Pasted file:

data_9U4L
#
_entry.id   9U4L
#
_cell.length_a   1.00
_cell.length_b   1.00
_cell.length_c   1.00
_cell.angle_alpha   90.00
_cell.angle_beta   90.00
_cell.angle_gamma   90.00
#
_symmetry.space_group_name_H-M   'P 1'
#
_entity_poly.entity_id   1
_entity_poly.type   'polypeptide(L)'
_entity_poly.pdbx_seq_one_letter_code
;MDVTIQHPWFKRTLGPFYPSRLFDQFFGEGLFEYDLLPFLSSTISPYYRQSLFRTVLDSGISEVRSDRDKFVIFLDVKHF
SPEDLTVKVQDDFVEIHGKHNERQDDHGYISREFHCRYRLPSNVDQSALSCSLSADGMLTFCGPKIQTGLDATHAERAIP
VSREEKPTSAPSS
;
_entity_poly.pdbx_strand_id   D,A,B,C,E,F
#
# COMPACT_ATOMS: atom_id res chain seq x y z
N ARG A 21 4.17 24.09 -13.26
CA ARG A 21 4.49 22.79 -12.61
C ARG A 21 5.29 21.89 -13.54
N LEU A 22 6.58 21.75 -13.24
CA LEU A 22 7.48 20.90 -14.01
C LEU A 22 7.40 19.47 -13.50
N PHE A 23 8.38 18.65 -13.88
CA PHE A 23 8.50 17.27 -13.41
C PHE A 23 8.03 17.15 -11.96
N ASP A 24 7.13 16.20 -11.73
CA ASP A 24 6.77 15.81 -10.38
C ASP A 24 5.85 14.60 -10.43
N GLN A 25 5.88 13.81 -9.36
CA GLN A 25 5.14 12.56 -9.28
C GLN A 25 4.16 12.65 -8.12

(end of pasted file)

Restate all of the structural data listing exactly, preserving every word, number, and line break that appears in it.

data_9U4L
#
_entry.id   9U4L
#
_cell.length_a   1.00
_cell.length_b   1.00
_cell.length_c   1.00
_cell.angle_alpha   90.00
_cell.angle_beta   90.00
_cell.angle_gamma   90.00
#
_symmetry.space_group_name_H-M   'P 1'
#
_entity_poly.entity_id   1
_entity_poly.type   'polypeptide(L)'
_entity_poly.pdbx_seq_one_letter_code
;MDVTIQHPWFKRTLGPFYPSRLFDQFFGEGLFEYDLLPFLSSTISPYYRQSLFRTVLDSGISEVRSDRDKFVIFLDVKHF
SPEDLTVKVQDDFVEIHGKHNERQDDHGYISREFHCRYRLPSNVDQSALSCSLSADGMLTFCGPKIQTGLDATHAERAIP
VSREEKPTSAPSS
;
_entity_poly.pdbx_strand_id   D,A,B,C,E,F
#
# COMPACT_ATOMS: atom_id res chain seq x y z
N ARG A 21 4.17 24.09 -13.26
CA ARG A 21 4.49 22.79 -12.61
C ARG A 21 5.29 21.89 -13.54
N LEU A 22 6.58 21.75 -13.24
CA LEU A 22 7.48 20.90 -14.01
C LEU A 22 7.40 19.47 -13.50
N PHE A 23 8.38 18.65 -13.88
CA PHE A 23 8.50 17.27 -13.41
C PHE A 23 8.03 17.15 -11.96
N ASP A 24 7.13 16.20 -11.73
CA ASP A 24 6.77 15.81 -10.38
C ASP A 24 5.85 14.60 -10.43
N GLN A 25 5.88 13.81 -9.36
CA GLN A 25 5.14 12.56 -9.28
C GLN A 25 4.16 12.65 -8.12